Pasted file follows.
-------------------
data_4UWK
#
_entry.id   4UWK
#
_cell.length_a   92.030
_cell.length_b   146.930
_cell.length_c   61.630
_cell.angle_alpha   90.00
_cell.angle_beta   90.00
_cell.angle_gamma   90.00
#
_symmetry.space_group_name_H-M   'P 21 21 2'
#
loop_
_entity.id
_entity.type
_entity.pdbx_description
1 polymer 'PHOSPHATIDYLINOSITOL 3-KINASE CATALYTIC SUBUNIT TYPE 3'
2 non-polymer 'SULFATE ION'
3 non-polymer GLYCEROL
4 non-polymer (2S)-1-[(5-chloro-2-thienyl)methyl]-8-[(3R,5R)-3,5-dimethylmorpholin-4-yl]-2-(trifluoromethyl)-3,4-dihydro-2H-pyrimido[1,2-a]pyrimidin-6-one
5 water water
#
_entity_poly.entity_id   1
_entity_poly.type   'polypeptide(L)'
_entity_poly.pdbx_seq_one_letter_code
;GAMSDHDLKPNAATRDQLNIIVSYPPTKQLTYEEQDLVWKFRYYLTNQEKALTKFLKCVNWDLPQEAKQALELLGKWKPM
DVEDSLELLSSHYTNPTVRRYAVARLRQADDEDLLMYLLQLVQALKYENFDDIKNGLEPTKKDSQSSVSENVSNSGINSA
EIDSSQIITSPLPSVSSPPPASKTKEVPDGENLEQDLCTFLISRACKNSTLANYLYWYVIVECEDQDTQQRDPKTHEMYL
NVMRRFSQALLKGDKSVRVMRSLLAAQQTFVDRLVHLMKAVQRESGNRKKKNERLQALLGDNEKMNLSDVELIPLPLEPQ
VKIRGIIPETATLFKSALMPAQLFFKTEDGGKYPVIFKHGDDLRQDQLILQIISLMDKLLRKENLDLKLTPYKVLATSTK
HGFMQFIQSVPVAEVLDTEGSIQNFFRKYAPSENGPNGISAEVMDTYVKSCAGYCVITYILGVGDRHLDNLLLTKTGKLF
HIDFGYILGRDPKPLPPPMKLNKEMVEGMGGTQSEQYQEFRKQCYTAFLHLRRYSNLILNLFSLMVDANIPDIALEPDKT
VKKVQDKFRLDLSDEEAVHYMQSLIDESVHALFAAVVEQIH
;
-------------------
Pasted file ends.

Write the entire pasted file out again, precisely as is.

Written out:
data_4UWK
#
_entry.id   4UWK
#
_cell.length_a   92.030
_cell.length_b   146.930
_cell.length_c   61.630
_cell.angle_alpha   90.00
_cell.angle_beta   90.00
_cell.angle_gamma   90.00
#
_symmetry.space_group_name_H-M   'P 21 21 2'
#
loop_
_entity.id
_entity.type
_entity.pdbx_description
1 polymer 'PHOSPHATIDYLINOSITOL 3-KINASE CATALYTIC SUBUNIT TYPE 3'
2 non-polymer 'SULFATE ION'
3 non-polymer GLYCEROL
4 non-polymer (2S)-1-[(5-chloro-2-thienyl)methyl]-8-[(3R,5R)-3,5-dimethylmorpholin-4-yl]-2-(trifluoromethyl)-3,4-dihydro-2H-pyrimido[1,2-a]pyrimidin-6-one
5 water water
#
_entity_poly.entity_id   1
_entity_poly.type   'polypeptide(L)'
_entity_poly.pdbx_seq_one_letter_code
;GAMSDHDLKPNAATRDQLNIIVSYPPTKQLTYEEQDLVWKFRYYLTNQEKALTKFLKCVNWDLPQEAKQALELLGKWKPM
DVEDSLELLSSHYTNPTVRRYAVARLRQADDEDLLMYLLQLVQALKYENFDDIKNGLEPTKKDSQSSVSENVSNSGINSA
EIDSSQIITSPLPSVSSPPPASKTKEVPDGENLEQDLCTFLISRACKNSTLANYLYWYVIVECEDQDTQQRDPKTHEMYL
NVMRRFSQALLKGDKSVRVMRSLLAAQQTFVDRLVHLMKAVQRESGNRKKKNERLQALLGDNEKMNLSDVELIPLPLEPQ
VKIRGIIPETATLFKSALMPAQLFFKTEDGGKYPVIFKHGDDLRQDQLILQIISLMDKLLRKENLDLKLTPYKVLATSTK
HGFMQFIQSVPVAEVLDTEGSIQNFFRKYAPSENGPNGISAEVMDTYVKSCAGYCVITYILGVGDRHLDNLLLTKTGKLF
HIDFGYILGRDPKPLPPPMKLNKEMVEGMGGTQSEQYQEFRKQCYTAFLHLRRYSNLILNLFSLMVDANIPDIALEPDKT
VKKVQDKFRLDLSDEEAVHYMQSLIDESVHALFAAVVEQIH
;